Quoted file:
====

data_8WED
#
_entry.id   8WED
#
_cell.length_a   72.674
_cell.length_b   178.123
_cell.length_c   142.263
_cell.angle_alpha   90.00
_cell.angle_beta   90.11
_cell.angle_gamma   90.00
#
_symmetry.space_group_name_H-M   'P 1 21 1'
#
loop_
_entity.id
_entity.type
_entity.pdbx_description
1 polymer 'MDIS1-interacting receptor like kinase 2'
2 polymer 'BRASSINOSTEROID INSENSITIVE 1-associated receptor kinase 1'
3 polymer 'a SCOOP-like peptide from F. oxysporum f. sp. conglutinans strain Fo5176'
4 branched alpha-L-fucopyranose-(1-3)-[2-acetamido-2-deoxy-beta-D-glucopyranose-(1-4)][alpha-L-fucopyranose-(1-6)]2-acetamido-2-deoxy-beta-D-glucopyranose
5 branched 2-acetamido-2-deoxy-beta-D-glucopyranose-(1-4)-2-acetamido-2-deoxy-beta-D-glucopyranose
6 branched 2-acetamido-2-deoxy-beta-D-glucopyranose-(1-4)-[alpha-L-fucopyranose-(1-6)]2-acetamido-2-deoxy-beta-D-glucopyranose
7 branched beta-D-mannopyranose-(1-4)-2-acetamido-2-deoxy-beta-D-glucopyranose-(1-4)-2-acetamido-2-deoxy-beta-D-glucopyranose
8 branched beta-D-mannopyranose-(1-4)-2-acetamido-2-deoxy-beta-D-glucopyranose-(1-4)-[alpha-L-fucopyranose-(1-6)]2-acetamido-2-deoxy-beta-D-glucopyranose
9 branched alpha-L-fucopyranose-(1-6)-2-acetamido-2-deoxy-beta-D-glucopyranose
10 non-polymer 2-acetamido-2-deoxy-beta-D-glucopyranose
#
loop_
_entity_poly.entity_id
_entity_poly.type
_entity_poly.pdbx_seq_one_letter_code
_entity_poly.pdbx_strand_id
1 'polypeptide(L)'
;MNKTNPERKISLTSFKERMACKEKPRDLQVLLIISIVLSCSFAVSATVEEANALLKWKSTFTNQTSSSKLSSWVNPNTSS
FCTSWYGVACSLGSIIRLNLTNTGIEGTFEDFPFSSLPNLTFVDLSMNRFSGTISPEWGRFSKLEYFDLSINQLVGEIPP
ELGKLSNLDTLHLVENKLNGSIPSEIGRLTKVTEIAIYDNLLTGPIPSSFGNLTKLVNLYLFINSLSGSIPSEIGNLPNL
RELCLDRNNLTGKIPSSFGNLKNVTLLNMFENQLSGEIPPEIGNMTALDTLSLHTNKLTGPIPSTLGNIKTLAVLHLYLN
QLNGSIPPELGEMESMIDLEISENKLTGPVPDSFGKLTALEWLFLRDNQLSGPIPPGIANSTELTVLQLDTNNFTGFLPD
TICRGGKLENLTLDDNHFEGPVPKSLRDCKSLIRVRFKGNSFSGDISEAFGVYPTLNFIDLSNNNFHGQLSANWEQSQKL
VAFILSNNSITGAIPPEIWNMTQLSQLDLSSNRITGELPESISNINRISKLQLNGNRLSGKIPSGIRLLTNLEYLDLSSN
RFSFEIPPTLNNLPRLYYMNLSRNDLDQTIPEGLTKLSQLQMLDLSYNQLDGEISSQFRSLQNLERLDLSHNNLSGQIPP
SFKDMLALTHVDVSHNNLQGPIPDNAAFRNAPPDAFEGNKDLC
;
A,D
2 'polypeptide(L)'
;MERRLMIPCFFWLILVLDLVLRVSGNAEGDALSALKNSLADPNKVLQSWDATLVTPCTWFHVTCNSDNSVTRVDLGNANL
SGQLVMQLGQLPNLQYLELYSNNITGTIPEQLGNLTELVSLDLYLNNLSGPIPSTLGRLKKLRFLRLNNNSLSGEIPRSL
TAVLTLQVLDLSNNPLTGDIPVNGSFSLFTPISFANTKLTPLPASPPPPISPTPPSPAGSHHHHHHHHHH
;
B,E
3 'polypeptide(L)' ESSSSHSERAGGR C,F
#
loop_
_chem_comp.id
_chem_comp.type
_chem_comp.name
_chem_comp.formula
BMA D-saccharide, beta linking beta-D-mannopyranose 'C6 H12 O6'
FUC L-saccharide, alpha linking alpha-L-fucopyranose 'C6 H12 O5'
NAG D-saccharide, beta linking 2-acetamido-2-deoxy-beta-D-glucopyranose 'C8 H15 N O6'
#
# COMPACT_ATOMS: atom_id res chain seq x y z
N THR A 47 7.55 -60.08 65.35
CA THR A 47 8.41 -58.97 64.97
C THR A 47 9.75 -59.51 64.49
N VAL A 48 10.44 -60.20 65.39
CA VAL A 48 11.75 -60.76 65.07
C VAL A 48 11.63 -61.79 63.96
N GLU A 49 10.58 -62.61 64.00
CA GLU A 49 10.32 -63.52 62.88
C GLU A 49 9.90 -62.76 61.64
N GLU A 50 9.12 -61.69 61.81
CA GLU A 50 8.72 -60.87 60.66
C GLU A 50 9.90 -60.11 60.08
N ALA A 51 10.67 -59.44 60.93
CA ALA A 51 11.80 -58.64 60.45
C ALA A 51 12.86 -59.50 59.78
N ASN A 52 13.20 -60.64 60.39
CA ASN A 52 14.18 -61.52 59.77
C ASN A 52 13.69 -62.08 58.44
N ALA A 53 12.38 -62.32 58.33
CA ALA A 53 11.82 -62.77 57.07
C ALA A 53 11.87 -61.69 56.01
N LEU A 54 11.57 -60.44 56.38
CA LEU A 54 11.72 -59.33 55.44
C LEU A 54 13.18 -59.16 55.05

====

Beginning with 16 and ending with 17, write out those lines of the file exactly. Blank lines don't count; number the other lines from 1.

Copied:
_entity.type
_entity.pdbx_description